Raymon Elozua: Structure/Dissonance
Structure/Dissonance celebrates nearly five decades of work by New York-based artist Raymon Elozua, who first came to prominence in the 1970s with detailed trompe l’oeil ceramic sculptures of decaying industrial landscapes. Elozua’s first major museum exhibition since his 2003 retrospective at the Mint Museum, Structure/Dissonance focuses on three conceptual bodies of work that explore the combined physical properties of three elemental materials: ceramic, glass, and steel. This exhibition contextualizes these vital sculptures within Elozua’s intellectual landscape through the inclusion of a series of collections and research projects that are inextricably linked to his artistic output.
Elozua’s insatiable appetite to uncover the hidden cultural meanings attached to his chosen materials has led him to obsessively collect esoteric objects like gas stove burners and rusted enamel cookware, as well as photographs and ephemera related to topics as varied as labor history and decaying “borscht belt” bungalow colonies. These collections and obsessions help to construct a more accurate picture of the complex intellect that gives depth and meaning to Elozua’s singular expressive sculptures.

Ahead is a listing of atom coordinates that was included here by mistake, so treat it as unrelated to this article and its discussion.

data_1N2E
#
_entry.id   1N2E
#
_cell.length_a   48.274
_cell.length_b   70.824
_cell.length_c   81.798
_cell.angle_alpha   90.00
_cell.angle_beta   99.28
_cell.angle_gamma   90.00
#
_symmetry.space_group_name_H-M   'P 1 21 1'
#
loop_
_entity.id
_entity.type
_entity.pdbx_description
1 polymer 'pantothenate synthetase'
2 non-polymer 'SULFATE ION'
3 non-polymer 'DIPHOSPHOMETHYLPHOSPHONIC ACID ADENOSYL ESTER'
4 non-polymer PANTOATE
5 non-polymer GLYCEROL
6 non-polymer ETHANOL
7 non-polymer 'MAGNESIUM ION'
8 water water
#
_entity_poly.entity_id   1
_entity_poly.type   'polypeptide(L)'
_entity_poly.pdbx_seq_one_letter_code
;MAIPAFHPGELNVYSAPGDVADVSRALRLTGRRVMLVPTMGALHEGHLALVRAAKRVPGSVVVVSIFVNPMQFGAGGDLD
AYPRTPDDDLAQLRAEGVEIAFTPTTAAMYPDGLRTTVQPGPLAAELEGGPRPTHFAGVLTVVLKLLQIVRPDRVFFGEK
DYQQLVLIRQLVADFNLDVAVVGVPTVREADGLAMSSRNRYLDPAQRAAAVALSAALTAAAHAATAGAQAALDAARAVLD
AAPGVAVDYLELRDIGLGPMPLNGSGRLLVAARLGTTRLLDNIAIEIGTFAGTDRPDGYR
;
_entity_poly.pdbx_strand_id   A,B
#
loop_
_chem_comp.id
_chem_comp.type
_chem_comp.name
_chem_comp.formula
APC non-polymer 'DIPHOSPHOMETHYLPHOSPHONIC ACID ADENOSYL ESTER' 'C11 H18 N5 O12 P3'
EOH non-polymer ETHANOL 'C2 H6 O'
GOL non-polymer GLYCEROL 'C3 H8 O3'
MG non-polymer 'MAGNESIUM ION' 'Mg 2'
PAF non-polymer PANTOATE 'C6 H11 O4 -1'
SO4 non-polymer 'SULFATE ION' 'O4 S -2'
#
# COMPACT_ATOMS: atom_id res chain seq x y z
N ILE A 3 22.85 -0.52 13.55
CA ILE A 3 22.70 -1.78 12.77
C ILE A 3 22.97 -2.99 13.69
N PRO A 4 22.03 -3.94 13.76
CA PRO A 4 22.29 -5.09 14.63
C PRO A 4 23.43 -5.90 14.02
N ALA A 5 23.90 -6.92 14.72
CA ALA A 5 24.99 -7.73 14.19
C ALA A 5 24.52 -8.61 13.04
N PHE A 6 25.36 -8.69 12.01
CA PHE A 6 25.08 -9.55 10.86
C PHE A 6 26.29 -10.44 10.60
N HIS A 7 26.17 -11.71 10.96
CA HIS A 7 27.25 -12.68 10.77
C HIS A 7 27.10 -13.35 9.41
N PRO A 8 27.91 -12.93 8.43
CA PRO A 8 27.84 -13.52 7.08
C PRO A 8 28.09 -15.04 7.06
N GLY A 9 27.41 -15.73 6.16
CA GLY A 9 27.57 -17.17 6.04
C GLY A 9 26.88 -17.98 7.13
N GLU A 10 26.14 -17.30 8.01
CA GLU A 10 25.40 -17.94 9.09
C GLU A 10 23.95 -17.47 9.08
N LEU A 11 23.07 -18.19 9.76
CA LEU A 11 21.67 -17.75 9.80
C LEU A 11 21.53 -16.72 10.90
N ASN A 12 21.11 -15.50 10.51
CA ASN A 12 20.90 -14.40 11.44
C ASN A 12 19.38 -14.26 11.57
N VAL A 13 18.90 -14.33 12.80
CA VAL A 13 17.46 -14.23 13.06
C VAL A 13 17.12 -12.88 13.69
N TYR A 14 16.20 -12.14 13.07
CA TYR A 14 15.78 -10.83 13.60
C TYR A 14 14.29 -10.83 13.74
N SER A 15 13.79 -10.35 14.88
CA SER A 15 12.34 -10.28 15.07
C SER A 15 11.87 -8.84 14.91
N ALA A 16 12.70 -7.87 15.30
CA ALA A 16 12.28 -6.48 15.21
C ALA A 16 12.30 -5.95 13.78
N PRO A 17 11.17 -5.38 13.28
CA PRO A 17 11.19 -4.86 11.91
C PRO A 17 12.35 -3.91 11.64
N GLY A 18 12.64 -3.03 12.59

About the Artist
Raymon Elozua (b. 1947 West Germany, lives and works in Mountaindale, NY) studied political science, sculpture and theater at the University of Chicago. These diverse and varied interests still hold a place within his visual arts practice. His work encompasses glass, steel and ceramic sculptures, photography and overall interest in local history and ephemera.
He began his career creating large photorealist ceramic sculptures of American industrial architecture. In 1984, he began a multimedia project on the decline of the American steel industry. “Home Scrap,” a series of sculptures, paintings and photographs, accompanied by a catalog, was shown at Carlos LaMagna Gallery, in New York City and museums across the country, in 1988. Since, he has worked on many different series of welded steel and ceramic sculptures, referencing the vessel and the digital exploration of abstract expressionist paintings.
To learn more about Elozua, visit elozua.com.